The Headmaster of Windlesham House School, Ben Evans, writes about the culture and flexibility of boarding
Community and spirit are the life blood of boarding schools today. The very culture of a boarding house dictates how adults and children behave and interact, how the whole community treats one another, the respect and kindness shown and, ultimately, will determine the happiness and overall wellbeing of the children. Boarding in today’s modern world is really all about passion, vibrancy, enthusiasm and the strong level of happiness and enjoyment that every child should feel.
A boarding school with spirit is one within which children and staff work together collaboratively, with great fun and energy, and one where positive things happen. It is a purposeful and busy community, full of opportunity and engagement where children flourish, develop new skills, learn about themselves and others, and above all, have fun in the process. Boarding schools like mine are also keen to ensure that they provide a balance of both structured and unstructured time to ensure that children are able to relax and mix socially, but can also use their time with purpose and accomplishment.
Flexibility of boarding
The close-knit community that will grow from the correct boarding spirit is one where everyone cares for each other, and protects each other while growing and developing together. A community that enjoys the good times, but also has the inner strength to cope when things are not going so well, learns from these occasions and gains much from them too. There will be children for whom a boarding spirit is second nature, and this will quickly develop within them. However, there will always be others who find communal living far more difficult and will struggle with either the busy nature of a boarding house or with the constant giving, taking and tolerance which is always required.
Boarding in the 21st century has to develop and innovate to survive, and successful schools will recognise this and will be constantly reflecting on their provision. Flexi-boarding is becoming more popular today as an alternative option to full boarding. This gives children the opportunity to experience the culture of the boarding house part-time or on selected days. Many children at Windlesham House board flexibly, some board during the weekdays and go home to their families at weekends, while some board on selected days each week. Gone are the days when schools can dictate to parents the rules of boarding, instead we must work with our families to provide a flexible boarding model that will work for them. One size never fits all and the changing nature of family priorities means that some are looking for something slightly different from their boarding experience.
A home away from home
Boarding councils, dorm meetings, food councils and other pupil-led committees are all great ways of ensuring that everyone has a voice or that there are conduits for children’s feelings, ideas and aspirations. Most importantly, these need to be advertised, fully inclusive and with all aspects fed back to the children. A demonstrable difference needs to be made so that children can see that their ideas are valued and are being put into practice. This in turn will lead to more respectful and vibrant communities within which everyone understands the responsibility they have, to make the boarding house fun, friendly and above all, a pleasant place to live.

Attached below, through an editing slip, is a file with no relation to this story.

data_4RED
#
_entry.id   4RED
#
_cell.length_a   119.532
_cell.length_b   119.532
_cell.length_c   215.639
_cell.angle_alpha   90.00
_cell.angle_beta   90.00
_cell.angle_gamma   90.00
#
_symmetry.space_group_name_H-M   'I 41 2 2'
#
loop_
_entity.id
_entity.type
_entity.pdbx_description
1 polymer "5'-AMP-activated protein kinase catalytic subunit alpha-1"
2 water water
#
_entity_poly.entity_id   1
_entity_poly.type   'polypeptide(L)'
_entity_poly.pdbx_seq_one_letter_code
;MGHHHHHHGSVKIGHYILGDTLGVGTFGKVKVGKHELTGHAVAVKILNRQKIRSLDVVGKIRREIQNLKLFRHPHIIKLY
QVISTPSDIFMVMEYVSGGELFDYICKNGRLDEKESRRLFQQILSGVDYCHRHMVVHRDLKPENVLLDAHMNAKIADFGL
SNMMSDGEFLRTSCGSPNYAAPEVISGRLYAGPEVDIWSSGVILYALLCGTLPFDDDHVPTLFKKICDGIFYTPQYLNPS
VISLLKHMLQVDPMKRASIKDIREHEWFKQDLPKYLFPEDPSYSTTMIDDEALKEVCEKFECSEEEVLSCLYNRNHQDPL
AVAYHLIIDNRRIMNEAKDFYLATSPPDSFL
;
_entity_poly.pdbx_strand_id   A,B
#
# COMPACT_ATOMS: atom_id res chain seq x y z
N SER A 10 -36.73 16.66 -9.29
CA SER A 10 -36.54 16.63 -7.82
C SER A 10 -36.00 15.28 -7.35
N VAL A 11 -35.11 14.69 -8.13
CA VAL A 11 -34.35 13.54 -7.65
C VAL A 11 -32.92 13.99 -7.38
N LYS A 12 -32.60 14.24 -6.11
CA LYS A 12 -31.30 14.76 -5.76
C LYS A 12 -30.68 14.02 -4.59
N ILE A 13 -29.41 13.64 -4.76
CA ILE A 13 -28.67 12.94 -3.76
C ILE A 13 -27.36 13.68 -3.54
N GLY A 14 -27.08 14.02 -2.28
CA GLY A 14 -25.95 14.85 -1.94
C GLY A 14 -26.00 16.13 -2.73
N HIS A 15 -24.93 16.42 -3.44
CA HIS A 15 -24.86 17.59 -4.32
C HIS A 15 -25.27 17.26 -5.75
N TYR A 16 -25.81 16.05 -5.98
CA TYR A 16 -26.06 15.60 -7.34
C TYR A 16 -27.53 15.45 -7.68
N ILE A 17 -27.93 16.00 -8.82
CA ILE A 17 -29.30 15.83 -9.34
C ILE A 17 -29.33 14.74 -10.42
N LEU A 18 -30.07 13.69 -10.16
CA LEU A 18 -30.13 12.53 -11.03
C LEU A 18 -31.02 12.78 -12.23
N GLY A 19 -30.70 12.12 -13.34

Boarding houses must be a home away from home as much as possible regardless of whether a child is a full-time or flexi-boarder. An obvious starting point is to ensure they are comfortable, suitably furnished and decorated to cater to different age groups and also have a good balance of recreational areas so that everyone can find somewhere to relax, be with their friends or escape from the hustle and bustle of busy school life. However, sitting quietly beyond all of this there must be a warm, nurturing atmosphere and environment. Children should instantly feel at home and comfortable in their surroundings. It will always be part of school life, but the personality of each boarding house is largely determined by the adults who also live and work there. This is really what makes the biggest difference in terms of culture and day to day atmosphere.
Enrichment and happiness
The wellbeing and mental health of children will continue to be a priority for boarding provision, but how we tackle this issue, along with diversity and inclusion, will be the differentiator. Specialist staffing and resources within the boarding houses will become the norm rather than the exception and ensuring that children have dedicated time to reflect on their school days and the opportunities to discuss their concerns, worries and aspirations regularly is essential.
Parents expect more from boarding schools today. They want and quite reasonably expect their children to have additional opportunities and experiences beyond the normal school curriculum and for these to be personally enriching and beneficial for their future success and happiness. As schools we must be looking carefully at what we provide our boarders in terms of enrichment and how we measure the outcomes and benefits. Regardless of the need to constantly evolve and innovate, a few elements remain constant; children should feel cared for, they should feel happy, secure and able to flourish within a warm and homely boarding environment.